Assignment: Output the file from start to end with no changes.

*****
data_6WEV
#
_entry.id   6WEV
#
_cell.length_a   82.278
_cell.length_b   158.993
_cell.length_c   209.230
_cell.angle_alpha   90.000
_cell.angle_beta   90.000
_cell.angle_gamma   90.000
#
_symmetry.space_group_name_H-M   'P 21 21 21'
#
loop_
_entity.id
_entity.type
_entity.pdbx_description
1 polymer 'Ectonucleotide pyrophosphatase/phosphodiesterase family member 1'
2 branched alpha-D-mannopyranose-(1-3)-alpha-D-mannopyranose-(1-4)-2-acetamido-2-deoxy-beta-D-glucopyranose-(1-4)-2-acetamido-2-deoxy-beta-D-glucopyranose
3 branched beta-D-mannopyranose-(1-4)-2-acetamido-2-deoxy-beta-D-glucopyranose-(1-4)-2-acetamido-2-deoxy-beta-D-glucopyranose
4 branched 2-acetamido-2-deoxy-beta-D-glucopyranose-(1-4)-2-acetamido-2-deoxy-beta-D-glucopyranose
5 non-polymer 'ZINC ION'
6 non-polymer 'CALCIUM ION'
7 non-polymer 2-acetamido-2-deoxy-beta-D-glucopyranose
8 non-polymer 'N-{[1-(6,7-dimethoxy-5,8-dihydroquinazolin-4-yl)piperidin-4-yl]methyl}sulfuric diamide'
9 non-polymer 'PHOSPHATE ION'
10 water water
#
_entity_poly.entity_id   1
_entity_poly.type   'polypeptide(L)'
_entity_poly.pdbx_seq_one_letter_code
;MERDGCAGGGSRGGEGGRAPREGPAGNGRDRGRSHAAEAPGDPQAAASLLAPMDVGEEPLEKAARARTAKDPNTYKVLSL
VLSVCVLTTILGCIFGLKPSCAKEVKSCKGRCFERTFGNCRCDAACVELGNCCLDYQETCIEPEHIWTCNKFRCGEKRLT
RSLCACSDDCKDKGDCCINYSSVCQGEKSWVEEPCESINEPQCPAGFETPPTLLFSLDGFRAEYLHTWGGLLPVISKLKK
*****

data_6WEV
#
_entry.id   6WEV
#
_cell.length_a   82.278
_cell.length_b   158.993
_cell.length_c   209.230
_cell.angle_alpha   90.000
_cell.angle_beta   90.000
_cell.angle_gamma   90.000
#
_symmetry.space_group_name_H-M   'P 21 21 21'
#
loop_
_entity.id
_entity.type
_entity.pdbx_description
1 polymer 'Ectonucleotide pyrophosphatase/phosphodiesterase family member 1'
2 branched alpha-D-mannopyranose-(1-3)-alpha-D-mannopyranose-(1-4)-2-acetamido-2-deoxy-beta-D-glucopyranose-(1-4)-2-acetamido-2-deoxy-beta-D-glucopyranose
3 branched beta-D-mannopyranose-(1-4)-2-acetamido-2-deoxy-beta-D-glucopyranose-(1-4)-2-acetamido-2-deoxy-beta-D-glucopyranose
4 branched 2-acetamido-2-deoxy-beta-D-glucopyranose-(1-4)-2-acetamido-2-deoxy-beta-D-glucopyranose
5 non-polymer 'ZINC ION'
6 non-polymer 'CALCIUM ION'
7 non-polymer 2-acetamido-2-deoxy-beta-D-glucopyranose
8 non-polymer 'N-{[1-(6,7-dimethoxy-5,8-dihydroquinazolin-4-yl)piperidin-4-yl]methyl}sulfuric diamide'
9 non-polymer 'PHOSPHATE ION'
10 water water
#
_entity_poly.entity_id   1
_entity_poly.type   'polypeptide(L)'
_entity_poly.pdbx_seq_one_letter_code
;MERDGCAGGGSRGGEGGRAPREGPAGNGRDRGRSHAAEAPGDPQAAASLLAPMDVGEEPLEKAARARTAKDPNTYKVLSL
VLSVCVLTTILGCIFGLKPSCAKEVKSCKGRCFERTFGNCRCDAACVELGNCCLDYQETCIEPEHIWTCNKFRCGEKRLT
RSLCACSDDCKDKGDCCINYSSVCQGEKSWVEEPCESINEPQCPAGFETPPTLLFSLDGFRAEYLHTWGGLLPVISKLKK